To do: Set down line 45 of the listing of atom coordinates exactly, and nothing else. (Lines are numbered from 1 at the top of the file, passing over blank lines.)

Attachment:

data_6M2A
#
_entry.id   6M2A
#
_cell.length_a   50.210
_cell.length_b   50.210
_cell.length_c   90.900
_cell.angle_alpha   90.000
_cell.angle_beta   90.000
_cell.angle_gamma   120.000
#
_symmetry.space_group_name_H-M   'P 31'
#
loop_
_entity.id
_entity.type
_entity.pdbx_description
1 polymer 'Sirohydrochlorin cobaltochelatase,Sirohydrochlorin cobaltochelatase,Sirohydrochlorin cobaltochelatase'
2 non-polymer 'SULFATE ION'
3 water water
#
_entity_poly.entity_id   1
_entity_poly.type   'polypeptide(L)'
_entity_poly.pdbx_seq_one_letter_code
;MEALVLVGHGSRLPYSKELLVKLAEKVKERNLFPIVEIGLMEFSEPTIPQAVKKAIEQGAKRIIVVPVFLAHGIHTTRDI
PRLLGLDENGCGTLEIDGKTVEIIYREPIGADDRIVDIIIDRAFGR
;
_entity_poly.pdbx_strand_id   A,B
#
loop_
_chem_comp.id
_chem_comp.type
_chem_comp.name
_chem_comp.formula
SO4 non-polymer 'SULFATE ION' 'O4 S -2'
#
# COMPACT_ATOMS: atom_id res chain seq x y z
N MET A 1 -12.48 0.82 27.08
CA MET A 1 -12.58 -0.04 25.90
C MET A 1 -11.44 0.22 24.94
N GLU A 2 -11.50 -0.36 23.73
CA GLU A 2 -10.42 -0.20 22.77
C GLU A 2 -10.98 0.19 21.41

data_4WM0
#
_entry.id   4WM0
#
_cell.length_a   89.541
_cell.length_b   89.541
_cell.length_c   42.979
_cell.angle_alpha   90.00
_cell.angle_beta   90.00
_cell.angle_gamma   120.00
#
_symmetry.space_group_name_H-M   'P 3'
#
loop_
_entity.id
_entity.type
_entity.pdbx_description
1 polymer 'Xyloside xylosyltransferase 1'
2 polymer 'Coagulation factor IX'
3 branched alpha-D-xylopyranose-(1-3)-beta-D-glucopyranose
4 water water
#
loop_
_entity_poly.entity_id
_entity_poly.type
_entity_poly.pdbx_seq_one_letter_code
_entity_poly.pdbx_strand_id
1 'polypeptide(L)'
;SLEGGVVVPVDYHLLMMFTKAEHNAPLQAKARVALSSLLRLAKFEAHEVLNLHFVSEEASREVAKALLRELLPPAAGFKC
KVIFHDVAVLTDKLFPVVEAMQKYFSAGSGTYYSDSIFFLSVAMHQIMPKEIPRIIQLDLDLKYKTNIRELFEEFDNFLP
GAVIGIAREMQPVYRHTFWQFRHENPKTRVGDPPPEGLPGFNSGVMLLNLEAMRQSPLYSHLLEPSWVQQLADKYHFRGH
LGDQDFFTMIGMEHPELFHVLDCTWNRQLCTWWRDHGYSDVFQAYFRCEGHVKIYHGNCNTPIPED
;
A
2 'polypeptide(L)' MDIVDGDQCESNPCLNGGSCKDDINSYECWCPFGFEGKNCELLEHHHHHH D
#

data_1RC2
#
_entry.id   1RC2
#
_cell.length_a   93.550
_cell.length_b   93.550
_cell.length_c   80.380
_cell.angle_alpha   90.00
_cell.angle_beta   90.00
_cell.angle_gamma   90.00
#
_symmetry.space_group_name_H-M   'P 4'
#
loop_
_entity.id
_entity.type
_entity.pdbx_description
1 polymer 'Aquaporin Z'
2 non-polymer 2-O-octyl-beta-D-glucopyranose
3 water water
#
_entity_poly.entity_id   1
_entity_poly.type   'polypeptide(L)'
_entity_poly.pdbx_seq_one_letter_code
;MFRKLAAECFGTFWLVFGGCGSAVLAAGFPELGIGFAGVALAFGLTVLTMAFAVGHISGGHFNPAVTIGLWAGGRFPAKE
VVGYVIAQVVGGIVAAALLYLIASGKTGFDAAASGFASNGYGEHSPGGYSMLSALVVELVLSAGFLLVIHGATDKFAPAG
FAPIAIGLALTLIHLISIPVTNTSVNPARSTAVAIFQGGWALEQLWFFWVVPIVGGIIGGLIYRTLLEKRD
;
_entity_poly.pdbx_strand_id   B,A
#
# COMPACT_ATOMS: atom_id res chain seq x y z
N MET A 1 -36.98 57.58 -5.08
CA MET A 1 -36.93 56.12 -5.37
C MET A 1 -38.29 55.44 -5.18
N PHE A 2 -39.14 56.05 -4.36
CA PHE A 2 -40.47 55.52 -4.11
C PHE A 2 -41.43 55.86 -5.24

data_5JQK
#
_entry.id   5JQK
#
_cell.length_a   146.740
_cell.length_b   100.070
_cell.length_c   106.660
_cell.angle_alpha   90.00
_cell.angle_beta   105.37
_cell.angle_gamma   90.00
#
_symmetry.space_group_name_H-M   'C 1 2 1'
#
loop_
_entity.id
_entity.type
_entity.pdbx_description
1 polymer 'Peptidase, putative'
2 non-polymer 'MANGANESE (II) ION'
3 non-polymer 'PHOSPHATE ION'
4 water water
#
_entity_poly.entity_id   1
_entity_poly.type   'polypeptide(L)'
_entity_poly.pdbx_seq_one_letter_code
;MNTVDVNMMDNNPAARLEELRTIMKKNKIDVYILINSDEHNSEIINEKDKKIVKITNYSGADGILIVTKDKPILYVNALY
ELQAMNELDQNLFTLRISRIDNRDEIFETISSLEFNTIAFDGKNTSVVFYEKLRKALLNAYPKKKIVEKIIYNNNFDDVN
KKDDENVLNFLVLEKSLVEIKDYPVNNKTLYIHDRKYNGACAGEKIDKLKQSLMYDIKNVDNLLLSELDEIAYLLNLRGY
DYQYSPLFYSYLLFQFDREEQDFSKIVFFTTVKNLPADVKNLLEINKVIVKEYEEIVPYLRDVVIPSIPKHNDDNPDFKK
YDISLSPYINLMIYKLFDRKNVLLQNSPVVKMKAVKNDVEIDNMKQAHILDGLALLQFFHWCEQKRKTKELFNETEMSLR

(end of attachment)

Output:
#